At this point I usually get told how primes and lens changing cost shots. I believed this to be a solid point of debate when I was a zoom guy. Experience has told me this is not true. I work with a think tank lens changer messenger style bag which holds my 3 main primes, facing down, lens hoods on, and all lens caps off. I wear a lowepro belt with a two lens cases, each housing my two zooms. I can turn the camera off, pull off a lens, put a new one on, turn camera back on in about 7 seconds if need be. After years of trying out cumbersome, bulky walkaround-with-gear combinations, I've found this to be the most efficient, light and convenient method to shooting weddings without being weighed or slowed down. (yes I've even ditched the 2 camera technique) In this approach I can grab a 24mm prime or 16-35mm zoom depending on how I want to tackle a particular shot.


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behindtheglass
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Nov 01, 2012 12:15 |  #15

Pearlallica wrote in post #15194035 (external link)
i would just like to add that the main reason that I ditched the 24-70 (beside how I found the focal range awkward/limiting) was the aperture. Being locked at F/2.8 either meant flash or high ISO because of the poor lighting I constantly found myself shooting in. The extra stops that primes gave me were life saving. I'm at the point where I don't settle for second best when it comes to my work. I tried that for several years and while bounced flash produced better results under some conditions, not all rooms had low/white ceilings to help me get around those impossible conditions that would always pop up.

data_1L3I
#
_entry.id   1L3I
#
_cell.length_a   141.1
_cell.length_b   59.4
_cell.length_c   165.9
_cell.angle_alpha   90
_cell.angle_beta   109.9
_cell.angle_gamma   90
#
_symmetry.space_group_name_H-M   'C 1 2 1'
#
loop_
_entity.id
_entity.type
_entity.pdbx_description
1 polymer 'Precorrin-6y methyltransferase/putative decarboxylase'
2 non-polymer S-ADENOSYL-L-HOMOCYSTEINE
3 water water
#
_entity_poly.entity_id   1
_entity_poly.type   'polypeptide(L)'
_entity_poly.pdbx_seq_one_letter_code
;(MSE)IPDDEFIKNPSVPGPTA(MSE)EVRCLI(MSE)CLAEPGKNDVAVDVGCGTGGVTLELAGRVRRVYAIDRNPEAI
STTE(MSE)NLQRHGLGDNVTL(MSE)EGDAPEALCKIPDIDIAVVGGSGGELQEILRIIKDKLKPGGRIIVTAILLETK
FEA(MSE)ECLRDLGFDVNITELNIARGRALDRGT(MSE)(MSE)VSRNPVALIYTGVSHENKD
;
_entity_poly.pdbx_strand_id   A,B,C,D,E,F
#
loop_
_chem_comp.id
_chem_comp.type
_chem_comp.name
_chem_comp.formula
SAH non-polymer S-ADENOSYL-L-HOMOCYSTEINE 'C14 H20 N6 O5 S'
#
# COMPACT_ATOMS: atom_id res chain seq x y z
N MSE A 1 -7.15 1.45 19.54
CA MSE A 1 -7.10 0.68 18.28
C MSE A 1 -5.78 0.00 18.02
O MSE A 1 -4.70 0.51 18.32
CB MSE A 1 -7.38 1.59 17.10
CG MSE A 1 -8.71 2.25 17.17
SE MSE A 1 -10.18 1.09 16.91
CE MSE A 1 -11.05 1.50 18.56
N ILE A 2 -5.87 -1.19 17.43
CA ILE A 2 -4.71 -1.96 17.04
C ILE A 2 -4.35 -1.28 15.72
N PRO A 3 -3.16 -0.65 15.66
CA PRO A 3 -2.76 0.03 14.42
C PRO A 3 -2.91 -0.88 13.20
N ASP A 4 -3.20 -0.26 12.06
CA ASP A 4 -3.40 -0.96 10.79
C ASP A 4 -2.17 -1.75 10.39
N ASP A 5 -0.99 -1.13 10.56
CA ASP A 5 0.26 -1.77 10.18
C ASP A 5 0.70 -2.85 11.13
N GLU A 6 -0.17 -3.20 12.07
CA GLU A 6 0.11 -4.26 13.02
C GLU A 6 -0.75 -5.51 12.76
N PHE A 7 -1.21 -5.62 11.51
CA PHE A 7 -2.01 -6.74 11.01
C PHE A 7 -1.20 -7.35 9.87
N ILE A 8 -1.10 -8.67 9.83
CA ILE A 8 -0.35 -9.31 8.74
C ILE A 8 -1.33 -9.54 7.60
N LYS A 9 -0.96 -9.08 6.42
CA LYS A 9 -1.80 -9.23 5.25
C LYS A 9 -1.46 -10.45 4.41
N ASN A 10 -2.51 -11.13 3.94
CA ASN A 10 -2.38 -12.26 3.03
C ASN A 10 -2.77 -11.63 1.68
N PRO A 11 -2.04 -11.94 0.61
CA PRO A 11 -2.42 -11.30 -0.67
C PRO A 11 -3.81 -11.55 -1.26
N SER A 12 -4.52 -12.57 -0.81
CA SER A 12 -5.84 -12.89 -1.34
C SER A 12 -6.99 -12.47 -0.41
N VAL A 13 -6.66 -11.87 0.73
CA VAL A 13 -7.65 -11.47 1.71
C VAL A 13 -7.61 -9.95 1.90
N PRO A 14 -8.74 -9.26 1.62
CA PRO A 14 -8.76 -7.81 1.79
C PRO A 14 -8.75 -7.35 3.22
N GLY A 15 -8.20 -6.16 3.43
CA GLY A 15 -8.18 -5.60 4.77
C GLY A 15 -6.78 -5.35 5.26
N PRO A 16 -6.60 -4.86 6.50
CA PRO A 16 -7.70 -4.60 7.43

At this point I usually get told how primes and lens changing cost shots. I believed this to be a solid point of debate when I was a zoom guy. Experience has told me this is not true. I work with a think tank lens changer messenger style bag which holds my 3 main primes, facing down, lens hoods on, and all lens caps off. I wear a lowepro belt with a two lens cases, each housing my two zooms. I can turn the camera off, pull off a lens, put a new one on, turn camera back on in about 7 seconds if need be. After years of trying out cumbersome, bulky walkaround-with-gear combinations, I've found this to be the most efficient, light and convenient method to shooting weddings without being weighed or slowed down. (yes I've even ditched the 2 camera technique) In this approach I can grab a 24mm prime or 16-35mm zoom depending on how I want to tackle a particular shot.

That's an interesting style Pearlallica, I don't know if I'm able to do that kind of thing lol. I lamost have to have two cameras all the time, unless ofcourse I'm shooting street, then it's just me a mark II and a 35L :P